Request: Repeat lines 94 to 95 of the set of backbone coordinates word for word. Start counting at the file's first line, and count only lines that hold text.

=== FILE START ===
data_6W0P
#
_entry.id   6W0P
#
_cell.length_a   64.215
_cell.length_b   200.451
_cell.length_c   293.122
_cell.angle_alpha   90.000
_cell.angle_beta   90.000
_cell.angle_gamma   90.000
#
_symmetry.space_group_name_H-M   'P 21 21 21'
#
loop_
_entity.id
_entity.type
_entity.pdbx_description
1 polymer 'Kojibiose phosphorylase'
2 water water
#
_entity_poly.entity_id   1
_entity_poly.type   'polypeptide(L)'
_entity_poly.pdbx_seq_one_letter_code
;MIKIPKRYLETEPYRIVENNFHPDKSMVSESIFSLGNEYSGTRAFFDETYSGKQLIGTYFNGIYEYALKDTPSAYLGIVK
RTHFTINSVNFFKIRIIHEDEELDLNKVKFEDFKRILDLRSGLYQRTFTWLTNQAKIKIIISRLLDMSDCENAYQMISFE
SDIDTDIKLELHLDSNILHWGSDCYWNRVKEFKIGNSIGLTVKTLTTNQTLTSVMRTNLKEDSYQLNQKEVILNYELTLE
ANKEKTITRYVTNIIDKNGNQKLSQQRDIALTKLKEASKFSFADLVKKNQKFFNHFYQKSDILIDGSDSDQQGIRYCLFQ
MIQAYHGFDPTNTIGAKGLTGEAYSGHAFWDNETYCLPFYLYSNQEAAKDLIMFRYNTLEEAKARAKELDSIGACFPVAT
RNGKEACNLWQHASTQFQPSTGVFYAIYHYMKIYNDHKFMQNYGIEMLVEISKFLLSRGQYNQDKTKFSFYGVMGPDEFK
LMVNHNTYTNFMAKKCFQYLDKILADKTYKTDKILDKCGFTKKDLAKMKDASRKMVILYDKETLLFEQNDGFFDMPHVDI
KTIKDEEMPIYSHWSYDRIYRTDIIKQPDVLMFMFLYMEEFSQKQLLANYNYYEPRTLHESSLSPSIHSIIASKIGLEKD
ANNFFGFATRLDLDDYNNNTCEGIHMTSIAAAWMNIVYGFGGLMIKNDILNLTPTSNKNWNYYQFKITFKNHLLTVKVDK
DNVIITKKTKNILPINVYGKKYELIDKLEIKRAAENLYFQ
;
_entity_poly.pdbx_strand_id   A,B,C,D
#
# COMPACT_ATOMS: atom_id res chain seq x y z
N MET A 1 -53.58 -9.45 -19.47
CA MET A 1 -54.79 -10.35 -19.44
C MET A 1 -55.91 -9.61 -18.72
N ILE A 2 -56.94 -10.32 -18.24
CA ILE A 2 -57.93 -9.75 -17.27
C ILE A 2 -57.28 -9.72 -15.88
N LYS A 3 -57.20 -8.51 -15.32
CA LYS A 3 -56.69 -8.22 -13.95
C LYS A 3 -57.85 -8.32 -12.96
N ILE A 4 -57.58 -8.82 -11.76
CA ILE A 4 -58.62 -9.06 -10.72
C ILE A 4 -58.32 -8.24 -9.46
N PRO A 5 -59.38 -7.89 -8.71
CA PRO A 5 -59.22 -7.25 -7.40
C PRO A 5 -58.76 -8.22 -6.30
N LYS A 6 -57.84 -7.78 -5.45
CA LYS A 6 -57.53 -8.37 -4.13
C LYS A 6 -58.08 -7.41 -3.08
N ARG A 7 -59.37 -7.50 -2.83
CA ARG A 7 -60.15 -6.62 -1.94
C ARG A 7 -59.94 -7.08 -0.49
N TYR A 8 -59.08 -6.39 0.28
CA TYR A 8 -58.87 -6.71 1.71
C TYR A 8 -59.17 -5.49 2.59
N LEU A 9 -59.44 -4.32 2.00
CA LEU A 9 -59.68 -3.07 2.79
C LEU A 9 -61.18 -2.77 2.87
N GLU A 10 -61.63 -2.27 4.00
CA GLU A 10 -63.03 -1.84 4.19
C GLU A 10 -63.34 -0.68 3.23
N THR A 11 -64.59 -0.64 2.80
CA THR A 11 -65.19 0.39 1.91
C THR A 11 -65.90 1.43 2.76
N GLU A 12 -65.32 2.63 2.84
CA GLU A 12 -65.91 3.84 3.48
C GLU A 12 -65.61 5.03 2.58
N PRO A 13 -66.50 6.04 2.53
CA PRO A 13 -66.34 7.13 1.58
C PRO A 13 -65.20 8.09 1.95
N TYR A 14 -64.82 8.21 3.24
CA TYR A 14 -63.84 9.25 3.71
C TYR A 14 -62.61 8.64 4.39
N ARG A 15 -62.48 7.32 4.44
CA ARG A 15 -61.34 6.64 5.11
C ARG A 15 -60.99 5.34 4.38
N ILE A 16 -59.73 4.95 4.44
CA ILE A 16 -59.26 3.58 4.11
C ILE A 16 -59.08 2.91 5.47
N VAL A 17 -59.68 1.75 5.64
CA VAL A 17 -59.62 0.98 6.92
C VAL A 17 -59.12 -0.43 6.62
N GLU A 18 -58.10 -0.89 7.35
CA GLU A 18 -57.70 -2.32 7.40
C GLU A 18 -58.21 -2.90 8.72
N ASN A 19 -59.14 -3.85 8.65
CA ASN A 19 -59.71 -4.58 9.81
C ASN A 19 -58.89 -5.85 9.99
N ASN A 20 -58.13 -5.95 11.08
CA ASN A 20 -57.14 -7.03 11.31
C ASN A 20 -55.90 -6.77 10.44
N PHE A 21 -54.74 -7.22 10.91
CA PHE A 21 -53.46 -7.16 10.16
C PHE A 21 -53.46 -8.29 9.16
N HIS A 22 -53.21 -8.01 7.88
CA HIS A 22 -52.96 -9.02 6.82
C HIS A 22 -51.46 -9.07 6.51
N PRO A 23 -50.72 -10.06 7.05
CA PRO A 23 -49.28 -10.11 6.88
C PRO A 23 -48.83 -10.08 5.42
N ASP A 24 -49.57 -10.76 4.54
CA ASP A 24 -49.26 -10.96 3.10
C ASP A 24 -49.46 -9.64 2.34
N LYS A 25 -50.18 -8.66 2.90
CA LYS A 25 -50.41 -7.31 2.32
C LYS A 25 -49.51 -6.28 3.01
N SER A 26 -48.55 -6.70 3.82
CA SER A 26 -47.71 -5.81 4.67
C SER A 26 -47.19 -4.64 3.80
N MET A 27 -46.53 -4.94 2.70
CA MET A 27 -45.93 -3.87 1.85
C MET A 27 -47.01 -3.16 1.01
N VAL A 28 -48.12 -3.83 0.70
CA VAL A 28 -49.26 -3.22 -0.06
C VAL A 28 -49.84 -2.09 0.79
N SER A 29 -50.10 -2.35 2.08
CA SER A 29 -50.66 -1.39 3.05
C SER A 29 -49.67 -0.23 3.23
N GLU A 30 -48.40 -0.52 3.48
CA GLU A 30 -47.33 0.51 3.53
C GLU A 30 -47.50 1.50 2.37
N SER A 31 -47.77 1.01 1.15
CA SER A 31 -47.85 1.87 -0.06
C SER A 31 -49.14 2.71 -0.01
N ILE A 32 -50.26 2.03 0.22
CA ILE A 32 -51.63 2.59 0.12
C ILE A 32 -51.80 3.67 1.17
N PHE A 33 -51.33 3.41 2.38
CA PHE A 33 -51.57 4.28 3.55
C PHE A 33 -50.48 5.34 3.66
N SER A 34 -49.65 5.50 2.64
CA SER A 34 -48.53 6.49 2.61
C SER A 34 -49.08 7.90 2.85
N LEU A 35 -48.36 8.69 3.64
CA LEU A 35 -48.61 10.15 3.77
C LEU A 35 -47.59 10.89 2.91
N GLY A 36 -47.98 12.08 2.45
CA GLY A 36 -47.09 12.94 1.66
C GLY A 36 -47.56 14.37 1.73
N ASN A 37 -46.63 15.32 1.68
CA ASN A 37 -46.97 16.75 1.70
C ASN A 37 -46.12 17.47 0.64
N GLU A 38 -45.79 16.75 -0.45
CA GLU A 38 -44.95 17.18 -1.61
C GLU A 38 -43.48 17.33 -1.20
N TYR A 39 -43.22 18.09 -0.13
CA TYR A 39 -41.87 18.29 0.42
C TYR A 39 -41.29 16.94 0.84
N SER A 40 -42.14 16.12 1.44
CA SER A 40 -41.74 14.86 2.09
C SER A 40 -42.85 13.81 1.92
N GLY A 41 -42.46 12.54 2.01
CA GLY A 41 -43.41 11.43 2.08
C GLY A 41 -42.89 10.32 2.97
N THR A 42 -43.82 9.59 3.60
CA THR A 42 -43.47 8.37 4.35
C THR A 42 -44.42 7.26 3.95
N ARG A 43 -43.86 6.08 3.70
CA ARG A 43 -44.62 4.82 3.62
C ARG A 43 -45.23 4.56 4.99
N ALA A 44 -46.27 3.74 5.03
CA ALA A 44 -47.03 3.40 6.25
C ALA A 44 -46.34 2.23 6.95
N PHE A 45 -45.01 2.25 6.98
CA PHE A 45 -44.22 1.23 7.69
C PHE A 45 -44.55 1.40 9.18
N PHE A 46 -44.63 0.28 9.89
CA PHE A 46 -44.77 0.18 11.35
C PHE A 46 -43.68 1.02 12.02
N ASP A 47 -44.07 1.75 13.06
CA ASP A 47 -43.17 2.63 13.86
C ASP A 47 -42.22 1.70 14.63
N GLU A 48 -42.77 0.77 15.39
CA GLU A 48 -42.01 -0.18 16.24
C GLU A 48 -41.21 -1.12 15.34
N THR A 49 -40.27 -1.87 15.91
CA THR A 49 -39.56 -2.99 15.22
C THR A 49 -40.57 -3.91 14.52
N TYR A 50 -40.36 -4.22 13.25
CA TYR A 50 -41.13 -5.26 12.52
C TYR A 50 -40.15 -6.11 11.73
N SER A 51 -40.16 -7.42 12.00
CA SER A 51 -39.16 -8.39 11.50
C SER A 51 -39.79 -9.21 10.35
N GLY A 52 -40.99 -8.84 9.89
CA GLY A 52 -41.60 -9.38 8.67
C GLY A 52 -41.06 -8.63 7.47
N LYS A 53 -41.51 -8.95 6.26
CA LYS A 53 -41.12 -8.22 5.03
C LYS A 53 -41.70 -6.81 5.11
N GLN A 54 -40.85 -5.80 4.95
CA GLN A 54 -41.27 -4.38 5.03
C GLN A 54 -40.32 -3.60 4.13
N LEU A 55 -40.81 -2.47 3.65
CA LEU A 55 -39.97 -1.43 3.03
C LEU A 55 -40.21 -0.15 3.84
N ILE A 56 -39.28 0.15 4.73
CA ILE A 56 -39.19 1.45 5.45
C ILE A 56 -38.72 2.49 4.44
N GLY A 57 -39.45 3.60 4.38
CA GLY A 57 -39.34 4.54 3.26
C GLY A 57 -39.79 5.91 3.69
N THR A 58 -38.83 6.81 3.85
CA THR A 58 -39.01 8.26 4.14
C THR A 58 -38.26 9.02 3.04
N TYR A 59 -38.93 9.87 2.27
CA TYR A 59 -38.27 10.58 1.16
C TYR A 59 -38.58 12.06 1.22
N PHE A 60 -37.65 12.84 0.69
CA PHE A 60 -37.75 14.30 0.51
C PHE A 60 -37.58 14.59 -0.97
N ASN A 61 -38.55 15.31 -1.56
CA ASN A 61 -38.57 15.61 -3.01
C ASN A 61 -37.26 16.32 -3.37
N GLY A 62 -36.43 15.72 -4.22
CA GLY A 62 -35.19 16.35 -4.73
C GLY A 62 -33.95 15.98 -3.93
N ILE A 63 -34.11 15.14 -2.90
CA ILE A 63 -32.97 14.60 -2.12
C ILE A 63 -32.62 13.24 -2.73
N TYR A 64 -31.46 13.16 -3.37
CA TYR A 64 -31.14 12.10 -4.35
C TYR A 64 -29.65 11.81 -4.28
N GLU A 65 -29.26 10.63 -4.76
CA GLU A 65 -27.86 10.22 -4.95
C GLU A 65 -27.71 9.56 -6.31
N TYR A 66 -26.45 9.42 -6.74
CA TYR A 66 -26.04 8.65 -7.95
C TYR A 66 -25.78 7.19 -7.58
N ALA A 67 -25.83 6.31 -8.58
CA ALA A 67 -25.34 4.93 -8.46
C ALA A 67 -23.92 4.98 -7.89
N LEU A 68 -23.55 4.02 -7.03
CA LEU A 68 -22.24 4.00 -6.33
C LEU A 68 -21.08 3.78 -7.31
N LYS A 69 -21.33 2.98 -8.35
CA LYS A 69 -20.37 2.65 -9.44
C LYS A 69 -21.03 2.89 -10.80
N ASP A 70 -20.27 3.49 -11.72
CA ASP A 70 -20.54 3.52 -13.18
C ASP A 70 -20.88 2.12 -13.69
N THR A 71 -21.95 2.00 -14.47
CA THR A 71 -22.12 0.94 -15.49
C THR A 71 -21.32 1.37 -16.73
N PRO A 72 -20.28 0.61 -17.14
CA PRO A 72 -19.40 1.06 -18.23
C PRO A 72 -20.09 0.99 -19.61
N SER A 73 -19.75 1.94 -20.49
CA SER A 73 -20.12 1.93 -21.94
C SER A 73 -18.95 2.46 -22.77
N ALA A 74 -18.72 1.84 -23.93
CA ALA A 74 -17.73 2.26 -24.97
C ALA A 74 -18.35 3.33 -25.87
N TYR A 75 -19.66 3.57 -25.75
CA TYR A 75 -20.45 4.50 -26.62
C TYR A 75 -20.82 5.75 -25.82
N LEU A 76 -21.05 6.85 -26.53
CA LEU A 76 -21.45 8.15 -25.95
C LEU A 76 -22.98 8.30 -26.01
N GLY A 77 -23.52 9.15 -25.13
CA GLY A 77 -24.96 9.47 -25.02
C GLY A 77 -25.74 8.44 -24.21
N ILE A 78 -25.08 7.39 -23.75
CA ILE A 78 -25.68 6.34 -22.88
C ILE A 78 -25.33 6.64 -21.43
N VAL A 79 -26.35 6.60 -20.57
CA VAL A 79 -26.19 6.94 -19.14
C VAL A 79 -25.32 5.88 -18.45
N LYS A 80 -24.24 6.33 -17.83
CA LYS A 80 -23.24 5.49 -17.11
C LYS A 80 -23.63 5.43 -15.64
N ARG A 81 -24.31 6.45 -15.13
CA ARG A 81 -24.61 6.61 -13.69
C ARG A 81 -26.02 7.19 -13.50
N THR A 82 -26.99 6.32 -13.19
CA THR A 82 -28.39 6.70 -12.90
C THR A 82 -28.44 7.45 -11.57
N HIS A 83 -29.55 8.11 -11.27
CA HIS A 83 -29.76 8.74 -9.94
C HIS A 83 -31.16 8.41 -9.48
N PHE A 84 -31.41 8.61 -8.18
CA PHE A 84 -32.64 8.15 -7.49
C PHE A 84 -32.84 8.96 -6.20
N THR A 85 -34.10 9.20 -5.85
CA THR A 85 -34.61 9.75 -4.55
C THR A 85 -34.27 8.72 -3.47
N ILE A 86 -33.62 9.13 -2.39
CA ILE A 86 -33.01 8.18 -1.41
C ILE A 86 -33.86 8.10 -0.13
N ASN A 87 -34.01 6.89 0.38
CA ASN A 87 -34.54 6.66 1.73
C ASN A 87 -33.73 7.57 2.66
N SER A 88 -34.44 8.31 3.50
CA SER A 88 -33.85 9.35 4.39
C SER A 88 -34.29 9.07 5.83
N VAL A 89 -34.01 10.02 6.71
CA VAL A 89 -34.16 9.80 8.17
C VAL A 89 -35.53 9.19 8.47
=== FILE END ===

C ASN A 19 -58.89 -5.85 9.99
N ASN A 20 -58.13 -5.95 11.08